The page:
- The T-34 medium tank was one of the most successful medium tanks of World War II and beyond. It has contributed significantly to every area of tank theory – engineering, design, tactics, combined-arms strategy, and even aesthetics. Even today, some modern tanks use the T-34’s design as the basis for their own, and some countries’ armed forced still operate this tank. Without question, this is the touchstone by which all others will be judged, and “World of Tanks” fans should be extremely excited to have this one in the mix. “Soviet Steel” also includes the T-34-85, a variant which has an 85mm gun in place of the original design’s 76.2mm gun, along with some other improvements.
- The T-43 tank was an attempt to improve on the T-34 tank by giving it heavier armor to allow it to go toe-to-toe with the German heavy tanks of World War II, but it was soon discovered that what was needed wasn’t heavier armor, but bigger guns. This tank was scrapped soon after that discovery, in favor of putting a bigger gun on the existing T-34.
- The T-44 was designed at the end of World War II to be a real successor to the T-34, with an integrated 85mm gun, a lower profile, more ammunition capacity, a three-man turret, better suspension, and more fuel capacity. While just a few thousand were built, this design became the basis for:
- The T-54, which would go on to become the most produced medium tank in world history. Appearing just at the end of World War II, these tanks (along with their close cousin, the T-55 series) were produced in numbers estimated to have been as many as 100,000, and some are still in use worldwide, often with sophisticated retrofits.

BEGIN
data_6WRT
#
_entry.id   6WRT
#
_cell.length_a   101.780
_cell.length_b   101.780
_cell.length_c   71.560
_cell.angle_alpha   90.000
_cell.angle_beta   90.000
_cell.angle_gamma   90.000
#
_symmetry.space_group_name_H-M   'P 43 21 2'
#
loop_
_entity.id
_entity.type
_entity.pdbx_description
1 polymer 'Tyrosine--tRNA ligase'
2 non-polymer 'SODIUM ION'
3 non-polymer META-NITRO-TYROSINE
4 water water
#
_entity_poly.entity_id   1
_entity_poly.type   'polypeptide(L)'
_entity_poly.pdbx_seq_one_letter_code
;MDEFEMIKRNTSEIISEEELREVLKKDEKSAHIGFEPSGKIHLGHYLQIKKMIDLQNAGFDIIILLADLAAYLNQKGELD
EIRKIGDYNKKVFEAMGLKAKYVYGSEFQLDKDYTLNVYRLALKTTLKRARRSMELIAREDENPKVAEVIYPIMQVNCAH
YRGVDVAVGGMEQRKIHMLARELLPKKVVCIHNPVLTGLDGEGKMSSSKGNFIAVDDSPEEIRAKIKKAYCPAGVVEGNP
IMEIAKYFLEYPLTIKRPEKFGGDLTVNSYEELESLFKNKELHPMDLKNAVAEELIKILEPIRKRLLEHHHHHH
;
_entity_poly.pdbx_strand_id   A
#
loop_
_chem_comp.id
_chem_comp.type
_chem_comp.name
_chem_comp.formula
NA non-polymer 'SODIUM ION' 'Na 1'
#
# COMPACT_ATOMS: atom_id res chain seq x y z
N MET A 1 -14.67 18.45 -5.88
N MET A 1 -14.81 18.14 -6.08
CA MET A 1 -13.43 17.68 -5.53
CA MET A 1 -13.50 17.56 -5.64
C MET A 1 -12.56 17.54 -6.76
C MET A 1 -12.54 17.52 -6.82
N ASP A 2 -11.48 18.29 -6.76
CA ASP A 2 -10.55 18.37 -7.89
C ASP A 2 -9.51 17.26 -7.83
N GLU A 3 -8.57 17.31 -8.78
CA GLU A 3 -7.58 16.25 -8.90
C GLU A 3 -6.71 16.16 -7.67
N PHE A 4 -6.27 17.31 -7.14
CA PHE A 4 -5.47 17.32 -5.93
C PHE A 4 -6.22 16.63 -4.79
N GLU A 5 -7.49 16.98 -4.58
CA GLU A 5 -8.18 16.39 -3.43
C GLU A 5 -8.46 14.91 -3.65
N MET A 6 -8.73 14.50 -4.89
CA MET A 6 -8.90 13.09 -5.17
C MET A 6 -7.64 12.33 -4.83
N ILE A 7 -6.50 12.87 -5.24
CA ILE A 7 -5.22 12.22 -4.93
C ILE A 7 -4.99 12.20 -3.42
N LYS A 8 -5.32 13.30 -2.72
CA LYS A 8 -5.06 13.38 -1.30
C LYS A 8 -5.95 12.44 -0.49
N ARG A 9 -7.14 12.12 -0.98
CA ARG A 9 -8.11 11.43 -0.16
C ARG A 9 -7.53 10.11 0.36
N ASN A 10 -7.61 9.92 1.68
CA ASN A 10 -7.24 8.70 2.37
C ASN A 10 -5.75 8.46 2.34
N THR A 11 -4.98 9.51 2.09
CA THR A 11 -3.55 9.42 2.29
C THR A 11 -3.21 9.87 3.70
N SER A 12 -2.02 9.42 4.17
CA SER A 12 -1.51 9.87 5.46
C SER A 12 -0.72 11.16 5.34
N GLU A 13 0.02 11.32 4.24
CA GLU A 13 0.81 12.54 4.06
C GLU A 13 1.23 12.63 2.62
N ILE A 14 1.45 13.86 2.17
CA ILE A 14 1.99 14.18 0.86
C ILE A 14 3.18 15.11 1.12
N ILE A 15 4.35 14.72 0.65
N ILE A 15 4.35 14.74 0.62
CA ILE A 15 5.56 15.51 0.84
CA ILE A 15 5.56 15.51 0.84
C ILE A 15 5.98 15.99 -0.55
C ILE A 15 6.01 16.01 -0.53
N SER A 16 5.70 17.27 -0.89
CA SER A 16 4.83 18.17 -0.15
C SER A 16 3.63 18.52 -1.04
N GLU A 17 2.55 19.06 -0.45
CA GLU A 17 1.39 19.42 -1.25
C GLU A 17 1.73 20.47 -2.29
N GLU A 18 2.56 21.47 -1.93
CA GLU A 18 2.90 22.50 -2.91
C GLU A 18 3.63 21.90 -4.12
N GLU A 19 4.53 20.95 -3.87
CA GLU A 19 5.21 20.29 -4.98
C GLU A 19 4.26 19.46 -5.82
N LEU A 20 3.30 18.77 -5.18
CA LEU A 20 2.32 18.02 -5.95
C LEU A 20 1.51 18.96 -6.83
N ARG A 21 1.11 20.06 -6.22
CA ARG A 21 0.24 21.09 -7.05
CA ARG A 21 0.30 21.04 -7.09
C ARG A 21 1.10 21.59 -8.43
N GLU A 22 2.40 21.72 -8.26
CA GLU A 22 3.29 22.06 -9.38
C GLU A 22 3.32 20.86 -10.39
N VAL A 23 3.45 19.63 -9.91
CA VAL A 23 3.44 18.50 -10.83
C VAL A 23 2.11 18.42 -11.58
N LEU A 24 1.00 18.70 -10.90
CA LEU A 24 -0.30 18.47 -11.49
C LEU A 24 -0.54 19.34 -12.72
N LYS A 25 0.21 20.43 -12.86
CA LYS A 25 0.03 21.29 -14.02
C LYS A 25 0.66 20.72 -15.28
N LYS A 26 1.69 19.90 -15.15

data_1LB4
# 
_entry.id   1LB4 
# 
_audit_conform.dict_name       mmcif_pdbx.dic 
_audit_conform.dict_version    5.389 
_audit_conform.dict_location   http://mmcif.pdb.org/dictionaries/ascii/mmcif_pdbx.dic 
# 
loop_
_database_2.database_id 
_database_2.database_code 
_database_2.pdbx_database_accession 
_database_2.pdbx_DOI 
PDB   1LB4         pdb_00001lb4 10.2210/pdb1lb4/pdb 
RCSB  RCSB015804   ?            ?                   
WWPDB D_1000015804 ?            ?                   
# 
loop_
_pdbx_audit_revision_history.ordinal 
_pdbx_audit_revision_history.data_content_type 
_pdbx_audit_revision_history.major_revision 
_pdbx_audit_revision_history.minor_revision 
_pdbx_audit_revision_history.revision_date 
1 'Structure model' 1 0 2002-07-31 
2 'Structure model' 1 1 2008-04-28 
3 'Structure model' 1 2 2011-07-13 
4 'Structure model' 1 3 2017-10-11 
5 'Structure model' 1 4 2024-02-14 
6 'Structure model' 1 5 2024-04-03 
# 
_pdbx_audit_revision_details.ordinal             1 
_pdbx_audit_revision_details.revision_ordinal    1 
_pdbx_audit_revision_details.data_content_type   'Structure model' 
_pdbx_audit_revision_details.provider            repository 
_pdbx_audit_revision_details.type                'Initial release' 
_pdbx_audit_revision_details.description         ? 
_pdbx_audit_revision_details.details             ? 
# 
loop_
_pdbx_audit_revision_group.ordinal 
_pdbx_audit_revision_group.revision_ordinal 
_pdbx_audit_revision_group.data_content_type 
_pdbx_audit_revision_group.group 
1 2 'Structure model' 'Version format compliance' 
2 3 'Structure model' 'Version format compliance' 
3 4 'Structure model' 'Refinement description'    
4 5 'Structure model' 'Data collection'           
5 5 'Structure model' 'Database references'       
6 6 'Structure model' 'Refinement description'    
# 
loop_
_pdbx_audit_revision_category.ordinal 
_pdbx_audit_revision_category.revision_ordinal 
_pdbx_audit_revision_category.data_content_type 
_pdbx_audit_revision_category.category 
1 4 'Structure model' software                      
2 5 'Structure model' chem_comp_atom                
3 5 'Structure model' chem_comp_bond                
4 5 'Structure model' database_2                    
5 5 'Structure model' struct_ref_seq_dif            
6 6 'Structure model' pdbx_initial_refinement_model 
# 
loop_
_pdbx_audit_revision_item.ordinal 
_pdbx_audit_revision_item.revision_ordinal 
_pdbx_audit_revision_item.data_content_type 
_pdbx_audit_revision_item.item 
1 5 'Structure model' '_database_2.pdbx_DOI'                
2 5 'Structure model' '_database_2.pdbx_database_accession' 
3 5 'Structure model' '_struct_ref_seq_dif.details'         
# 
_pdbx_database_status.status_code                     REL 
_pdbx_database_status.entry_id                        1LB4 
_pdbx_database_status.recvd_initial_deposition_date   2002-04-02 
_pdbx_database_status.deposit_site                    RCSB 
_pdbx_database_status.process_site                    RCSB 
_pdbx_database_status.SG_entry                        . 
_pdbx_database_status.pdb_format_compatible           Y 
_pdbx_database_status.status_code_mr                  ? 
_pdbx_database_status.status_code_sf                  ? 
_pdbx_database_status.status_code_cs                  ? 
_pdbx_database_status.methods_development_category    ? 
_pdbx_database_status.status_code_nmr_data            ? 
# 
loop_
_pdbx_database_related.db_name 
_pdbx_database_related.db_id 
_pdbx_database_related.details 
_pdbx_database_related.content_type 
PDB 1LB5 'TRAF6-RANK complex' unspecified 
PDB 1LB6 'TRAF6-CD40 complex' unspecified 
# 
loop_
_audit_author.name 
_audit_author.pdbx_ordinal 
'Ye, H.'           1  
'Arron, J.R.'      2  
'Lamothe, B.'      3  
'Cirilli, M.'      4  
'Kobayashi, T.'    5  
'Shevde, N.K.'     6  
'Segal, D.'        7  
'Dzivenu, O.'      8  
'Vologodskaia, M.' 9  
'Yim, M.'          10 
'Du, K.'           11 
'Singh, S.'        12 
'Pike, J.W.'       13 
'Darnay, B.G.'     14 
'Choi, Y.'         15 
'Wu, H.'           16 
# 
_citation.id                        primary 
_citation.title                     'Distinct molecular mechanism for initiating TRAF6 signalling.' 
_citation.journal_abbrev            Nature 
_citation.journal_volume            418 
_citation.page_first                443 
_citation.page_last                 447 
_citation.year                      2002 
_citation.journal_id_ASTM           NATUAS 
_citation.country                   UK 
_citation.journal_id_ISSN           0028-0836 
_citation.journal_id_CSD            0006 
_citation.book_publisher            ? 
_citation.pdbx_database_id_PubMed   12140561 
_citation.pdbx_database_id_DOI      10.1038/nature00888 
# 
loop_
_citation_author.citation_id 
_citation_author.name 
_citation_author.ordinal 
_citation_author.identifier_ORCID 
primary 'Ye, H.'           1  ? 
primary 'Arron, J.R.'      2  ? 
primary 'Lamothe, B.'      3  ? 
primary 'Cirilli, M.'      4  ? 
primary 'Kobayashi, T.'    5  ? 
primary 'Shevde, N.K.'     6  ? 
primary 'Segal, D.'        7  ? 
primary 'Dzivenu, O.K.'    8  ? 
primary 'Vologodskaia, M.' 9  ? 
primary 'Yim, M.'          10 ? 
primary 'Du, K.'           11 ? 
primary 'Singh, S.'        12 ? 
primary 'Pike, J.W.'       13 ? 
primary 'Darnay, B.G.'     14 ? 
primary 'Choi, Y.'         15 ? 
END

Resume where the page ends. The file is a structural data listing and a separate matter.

- The T-62 tank is a bit of a departure for “Soviet Steel,” as it was built long after World War II, in the 1960s. It was one of the world’s first “main battle tanks,” a class of tanks designed to be more-or-less self-sufficient in combat, although the Soviets did not specifically designate it as such. This tank was used by the Soviets in Afghanistan, and also by Soviet-allied countries around the world in a variety of conflicts, including Syria during the Yom Kippur War and Iraq during the Iran-Iraq War. The variant in “World of Tanks” is actually the T-62A, a version with a rifled cannon, rather than the standard variant’s 115 mm smooth-bore gun.
- The Kliment Voroshilov series of tanks (“Soviet Steel” features the KV-1 and KV-1S) were a group of World War II-era heavy tanks, known primarily for having extremely heavy armor. They were slow, and didn’t have particularly powerful guns, but the Germans had a difficult time knocking them out of service. The KV-1S variant was a more lightly armored, faster moving version – but nearly all KV-series tanks were phased out when it was found that the medium T-34 tanks were performing pretty much just as well in a practical sense.
- The Joseph Stalin series of heavy tanks, called “IS” in “Soviet Steel,” since “Joseph” is usually rendered as “Iosif” from Cyrillic, was developed late in World War II mainly as a tip-of-the-spear solution to be used for breaking through fortifications. These tanks were extremely heavily armored and had very powerful guns, and later vehicles could stand up to even the famous 88 mm long gun of King Tiger and Pak-43. “Soviet Steel” includes several of these behemoths, including the IS-7 – which weighed 68 metric tons, and was the largest and heaviest tank ever produced by the Soviet Union. It was never mass-produced, but was extremely innovative for its time.
Assault Guns and Tank Destroyers